Breakpoint (meteorology)

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A map showing the NHC's breakpoints in the Eastern Pacific Ocean

A breakpoint is a location referred to by meteorologists when issuing watches, warnings, or advisories, for specific areas. Breakpoints are used when coastal and offshore areas need to be warned of an impending weather event, usually pertaining to a hazard faced because of the water.

Breakpoints are typically defined by the name of a place or town on the coast, by a geographic feature, or by some combination of latitude and longitude. Breakpoints are used by various meteorological organizations worldwide, including the National Hurricane Center (NHC), the Japan Meteorological Agency (JMA), and the National Weather Service (NWS).

Use of breakpoints[edit]

Breakpoints, in general, are used to specify the endpoints of a region to be discussed by a meteorologist. While virtually any point can be used for informal discussions, a list of formal breakpoints is generally used for issuing warnings and forecasts for an area.

The National Hurricane Center has a list of both formal and informal breakpoints, which it uses throughout its areas of responsibility in the Eastern Pacific, and in the North Atlantic basins. All of these breakpoints are defined as points on the coastline, and are usually significant towns that are a reasonable distance apart, though the exact distance varies. The NHC's list of breakpoints [1] is adhered to for the issuance of hurricane watches and warnings, for sections of coastline, though the forecasts and the informal discussions are not limited to using breakpoints as points of reference.

The NWS is similar to the NHC in its use of breakpoints, in that the breakpoints are used for the issuance of watches and warnings, though beyond that the NWS is stricter in its use of breakpoints. In general, the breakpoints used by the NWS are a combination of latitude or longitude points (such as 35N), and geographical features (such as Hatteras Canyon). The NWS breakpoints are also significantly fewer and spread out, resulting in a larger distance between the breakpoints. The NWS issues forecasts for the area between each breakpoint, defining each as a forecast zone. In general, the NWS's breakpoints serve almost solely as endpoints to the zones, as watches, warnings, and forecasts are all issued for each zone between consecutive breakpoints.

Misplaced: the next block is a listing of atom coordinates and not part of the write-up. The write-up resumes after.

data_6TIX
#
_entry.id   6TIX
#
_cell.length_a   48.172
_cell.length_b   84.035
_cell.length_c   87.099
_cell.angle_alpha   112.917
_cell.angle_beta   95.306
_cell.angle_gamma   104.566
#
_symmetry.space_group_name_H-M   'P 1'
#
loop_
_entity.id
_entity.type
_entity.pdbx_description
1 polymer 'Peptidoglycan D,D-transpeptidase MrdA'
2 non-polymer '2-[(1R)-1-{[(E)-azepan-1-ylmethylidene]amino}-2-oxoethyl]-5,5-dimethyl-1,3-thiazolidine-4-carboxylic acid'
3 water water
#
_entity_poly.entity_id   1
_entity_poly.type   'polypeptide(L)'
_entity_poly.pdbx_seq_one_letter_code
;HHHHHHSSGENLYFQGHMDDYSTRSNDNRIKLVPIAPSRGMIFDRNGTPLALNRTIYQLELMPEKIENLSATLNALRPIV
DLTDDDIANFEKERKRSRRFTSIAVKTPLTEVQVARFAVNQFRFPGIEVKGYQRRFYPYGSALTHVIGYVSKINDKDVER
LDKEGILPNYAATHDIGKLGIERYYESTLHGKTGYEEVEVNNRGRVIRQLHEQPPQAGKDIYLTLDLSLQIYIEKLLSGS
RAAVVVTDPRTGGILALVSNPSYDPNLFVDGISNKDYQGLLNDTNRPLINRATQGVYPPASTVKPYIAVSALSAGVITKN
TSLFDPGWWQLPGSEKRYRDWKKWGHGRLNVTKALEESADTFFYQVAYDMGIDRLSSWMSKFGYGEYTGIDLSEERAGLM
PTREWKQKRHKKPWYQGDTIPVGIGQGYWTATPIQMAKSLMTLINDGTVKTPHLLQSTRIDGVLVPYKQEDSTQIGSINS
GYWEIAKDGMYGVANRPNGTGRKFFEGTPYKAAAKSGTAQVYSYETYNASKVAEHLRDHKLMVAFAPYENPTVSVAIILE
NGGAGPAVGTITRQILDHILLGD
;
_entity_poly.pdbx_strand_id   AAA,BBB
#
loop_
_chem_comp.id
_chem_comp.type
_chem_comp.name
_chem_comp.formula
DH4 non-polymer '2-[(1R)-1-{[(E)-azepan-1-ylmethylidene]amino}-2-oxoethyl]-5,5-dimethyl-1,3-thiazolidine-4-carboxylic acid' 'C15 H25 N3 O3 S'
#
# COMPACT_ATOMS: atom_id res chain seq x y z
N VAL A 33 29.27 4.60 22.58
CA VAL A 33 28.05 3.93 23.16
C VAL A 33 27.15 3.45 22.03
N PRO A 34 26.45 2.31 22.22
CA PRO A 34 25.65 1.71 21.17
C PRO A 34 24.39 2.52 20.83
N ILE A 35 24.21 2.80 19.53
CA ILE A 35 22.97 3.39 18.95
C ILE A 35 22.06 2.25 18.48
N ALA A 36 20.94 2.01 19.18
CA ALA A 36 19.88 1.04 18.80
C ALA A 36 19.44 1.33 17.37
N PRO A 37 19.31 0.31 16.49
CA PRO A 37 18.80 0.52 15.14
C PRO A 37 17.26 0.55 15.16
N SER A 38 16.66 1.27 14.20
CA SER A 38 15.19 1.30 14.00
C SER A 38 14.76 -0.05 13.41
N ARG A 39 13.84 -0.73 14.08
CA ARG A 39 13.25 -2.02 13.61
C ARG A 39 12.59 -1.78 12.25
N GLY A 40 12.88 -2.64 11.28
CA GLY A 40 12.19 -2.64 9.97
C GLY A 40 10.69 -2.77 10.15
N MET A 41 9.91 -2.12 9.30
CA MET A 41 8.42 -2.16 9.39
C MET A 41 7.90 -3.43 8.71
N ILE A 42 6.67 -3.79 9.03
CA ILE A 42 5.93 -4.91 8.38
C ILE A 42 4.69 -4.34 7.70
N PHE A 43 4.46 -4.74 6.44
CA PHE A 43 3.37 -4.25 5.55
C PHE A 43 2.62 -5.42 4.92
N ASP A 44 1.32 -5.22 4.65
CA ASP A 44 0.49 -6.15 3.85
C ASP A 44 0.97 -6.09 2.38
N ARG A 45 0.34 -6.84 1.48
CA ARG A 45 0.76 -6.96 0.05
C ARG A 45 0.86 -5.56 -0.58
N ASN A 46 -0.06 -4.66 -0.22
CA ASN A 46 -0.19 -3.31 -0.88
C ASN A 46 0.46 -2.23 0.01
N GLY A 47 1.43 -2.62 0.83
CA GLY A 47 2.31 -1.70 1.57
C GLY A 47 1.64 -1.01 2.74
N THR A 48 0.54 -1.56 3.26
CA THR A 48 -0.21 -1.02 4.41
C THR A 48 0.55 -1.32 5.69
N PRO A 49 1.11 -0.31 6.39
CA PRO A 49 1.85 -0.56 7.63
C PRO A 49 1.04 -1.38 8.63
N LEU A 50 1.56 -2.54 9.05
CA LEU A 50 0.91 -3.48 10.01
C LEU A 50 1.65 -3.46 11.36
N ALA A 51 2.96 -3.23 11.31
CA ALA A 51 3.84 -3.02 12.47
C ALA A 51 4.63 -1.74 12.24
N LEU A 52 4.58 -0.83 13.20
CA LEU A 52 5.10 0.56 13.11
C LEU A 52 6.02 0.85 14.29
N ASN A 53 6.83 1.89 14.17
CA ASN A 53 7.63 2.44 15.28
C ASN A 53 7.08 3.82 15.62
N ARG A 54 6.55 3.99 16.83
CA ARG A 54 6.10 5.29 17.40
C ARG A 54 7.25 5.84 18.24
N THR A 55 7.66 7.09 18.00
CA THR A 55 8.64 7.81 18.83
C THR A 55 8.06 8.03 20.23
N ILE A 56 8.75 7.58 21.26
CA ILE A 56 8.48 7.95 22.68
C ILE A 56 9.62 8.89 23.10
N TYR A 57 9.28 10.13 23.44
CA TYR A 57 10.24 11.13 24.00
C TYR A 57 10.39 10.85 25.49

The use as breakpoints comes into play when consecutive zones are being discussed, in which the breakpoints at the end of the entire region can be used. The JMA is similar to the NWS in forecasts and most warnings are issued by zone, though tropical cyclone warnings are issued differently. Like the NHC, the JMA issues most of its tropical cyclone advisories for a section of coast, usually chosen to coincide with the zone endpoints, creating a system of breakpoints and a warning methodology, similar in appearance to the NHC.

Various other meteorological agencies across the world use breakpoints as well, though to a lesser extent than the three agencies discussed above.

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